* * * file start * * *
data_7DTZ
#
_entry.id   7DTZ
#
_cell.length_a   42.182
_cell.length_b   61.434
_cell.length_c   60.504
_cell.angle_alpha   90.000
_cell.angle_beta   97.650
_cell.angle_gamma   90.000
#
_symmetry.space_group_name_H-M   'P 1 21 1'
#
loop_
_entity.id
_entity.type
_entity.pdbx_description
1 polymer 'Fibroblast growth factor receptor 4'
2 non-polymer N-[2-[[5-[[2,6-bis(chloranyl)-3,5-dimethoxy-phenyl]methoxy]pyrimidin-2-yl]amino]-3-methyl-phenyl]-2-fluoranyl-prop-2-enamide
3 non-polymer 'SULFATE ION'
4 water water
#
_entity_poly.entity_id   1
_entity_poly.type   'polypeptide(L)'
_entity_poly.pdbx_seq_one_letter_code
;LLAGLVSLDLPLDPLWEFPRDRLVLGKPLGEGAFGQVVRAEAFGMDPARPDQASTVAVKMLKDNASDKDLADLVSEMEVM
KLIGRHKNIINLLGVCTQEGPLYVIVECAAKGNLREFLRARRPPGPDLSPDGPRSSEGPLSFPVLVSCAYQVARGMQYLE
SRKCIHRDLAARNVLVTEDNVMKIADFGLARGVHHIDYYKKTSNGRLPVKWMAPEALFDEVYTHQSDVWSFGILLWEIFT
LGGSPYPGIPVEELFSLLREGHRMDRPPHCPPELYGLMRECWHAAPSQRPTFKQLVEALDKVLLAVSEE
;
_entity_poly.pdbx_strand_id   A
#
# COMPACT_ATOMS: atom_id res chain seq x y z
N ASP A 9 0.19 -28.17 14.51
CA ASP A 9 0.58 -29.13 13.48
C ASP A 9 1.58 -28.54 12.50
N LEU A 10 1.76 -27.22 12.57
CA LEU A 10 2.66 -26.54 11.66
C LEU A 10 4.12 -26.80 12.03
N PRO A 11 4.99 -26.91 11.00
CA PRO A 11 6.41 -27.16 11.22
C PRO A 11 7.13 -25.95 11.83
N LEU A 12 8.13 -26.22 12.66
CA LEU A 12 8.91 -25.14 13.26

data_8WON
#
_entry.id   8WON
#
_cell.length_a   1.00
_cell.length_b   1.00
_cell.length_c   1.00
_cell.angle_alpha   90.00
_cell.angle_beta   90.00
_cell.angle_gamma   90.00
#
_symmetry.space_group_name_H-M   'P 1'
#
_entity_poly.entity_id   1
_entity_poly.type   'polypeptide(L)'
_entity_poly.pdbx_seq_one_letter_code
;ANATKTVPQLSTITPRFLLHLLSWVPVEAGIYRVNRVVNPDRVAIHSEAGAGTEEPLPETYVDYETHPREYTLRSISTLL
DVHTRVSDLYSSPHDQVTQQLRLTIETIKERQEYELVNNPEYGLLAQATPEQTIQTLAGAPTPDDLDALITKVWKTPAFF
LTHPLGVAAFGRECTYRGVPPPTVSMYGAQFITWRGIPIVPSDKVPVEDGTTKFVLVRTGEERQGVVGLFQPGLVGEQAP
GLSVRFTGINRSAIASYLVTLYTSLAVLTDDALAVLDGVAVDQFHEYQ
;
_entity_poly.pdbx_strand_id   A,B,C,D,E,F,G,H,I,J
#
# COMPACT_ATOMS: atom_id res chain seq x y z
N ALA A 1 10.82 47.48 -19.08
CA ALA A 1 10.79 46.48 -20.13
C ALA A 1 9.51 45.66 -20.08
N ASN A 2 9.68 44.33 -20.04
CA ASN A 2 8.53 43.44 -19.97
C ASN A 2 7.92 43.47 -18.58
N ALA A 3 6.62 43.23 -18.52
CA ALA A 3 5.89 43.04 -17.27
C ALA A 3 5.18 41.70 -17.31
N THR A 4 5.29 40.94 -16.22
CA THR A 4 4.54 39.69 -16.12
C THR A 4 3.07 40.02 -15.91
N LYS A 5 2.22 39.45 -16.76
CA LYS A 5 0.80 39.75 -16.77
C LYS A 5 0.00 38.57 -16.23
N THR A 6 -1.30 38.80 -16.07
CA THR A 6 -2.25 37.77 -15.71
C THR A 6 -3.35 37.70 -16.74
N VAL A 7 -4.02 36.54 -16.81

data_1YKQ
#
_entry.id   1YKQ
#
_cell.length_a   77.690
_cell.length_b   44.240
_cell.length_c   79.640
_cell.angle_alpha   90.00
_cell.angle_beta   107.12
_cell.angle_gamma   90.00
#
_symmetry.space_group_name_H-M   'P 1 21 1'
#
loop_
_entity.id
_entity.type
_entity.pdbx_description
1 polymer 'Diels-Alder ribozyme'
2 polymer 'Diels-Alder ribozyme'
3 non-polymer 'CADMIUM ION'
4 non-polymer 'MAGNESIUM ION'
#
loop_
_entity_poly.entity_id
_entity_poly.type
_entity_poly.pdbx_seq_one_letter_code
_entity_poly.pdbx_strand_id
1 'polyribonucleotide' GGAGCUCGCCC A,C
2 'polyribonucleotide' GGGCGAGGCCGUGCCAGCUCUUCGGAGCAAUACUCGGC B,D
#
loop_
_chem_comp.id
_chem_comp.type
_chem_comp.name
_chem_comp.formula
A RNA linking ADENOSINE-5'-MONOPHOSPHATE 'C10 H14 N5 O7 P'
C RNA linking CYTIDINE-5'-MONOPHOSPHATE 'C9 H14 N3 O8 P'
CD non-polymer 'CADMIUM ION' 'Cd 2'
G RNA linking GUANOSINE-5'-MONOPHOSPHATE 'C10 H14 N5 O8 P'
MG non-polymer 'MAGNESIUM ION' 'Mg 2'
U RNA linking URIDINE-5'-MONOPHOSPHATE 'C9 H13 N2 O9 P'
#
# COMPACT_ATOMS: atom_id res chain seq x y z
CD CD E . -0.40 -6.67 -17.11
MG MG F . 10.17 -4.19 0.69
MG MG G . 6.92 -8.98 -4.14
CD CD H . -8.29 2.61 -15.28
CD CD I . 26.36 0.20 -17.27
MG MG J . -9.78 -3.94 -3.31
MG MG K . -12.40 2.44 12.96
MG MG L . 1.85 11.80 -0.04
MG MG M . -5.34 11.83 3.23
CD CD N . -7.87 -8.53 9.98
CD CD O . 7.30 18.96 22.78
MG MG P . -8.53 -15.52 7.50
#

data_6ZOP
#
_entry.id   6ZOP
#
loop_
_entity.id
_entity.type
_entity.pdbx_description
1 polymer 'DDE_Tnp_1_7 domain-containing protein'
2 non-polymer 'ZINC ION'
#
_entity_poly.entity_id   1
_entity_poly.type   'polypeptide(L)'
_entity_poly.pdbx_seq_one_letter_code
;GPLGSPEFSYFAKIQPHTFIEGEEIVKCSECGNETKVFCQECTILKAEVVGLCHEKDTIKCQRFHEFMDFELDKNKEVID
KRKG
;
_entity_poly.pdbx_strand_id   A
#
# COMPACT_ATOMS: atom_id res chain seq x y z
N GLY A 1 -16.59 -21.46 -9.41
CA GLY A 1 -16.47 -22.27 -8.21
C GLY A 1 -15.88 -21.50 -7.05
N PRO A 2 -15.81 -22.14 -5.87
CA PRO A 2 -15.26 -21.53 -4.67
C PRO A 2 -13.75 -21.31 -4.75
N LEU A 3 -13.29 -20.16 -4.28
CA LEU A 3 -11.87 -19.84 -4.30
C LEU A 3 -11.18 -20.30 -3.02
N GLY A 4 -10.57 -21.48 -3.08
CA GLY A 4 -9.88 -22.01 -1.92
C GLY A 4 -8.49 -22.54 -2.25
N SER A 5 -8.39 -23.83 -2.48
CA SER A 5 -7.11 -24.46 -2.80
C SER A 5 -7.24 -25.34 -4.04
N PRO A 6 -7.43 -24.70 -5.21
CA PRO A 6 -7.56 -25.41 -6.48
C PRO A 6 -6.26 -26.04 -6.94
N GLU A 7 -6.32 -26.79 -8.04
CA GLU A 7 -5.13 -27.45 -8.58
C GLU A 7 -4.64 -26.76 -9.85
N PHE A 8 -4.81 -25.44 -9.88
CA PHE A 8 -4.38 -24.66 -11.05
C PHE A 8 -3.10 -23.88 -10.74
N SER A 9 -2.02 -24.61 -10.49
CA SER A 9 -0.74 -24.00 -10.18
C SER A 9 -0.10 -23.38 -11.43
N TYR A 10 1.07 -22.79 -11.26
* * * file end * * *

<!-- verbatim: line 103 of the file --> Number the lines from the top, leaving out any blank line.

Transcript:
_entity.type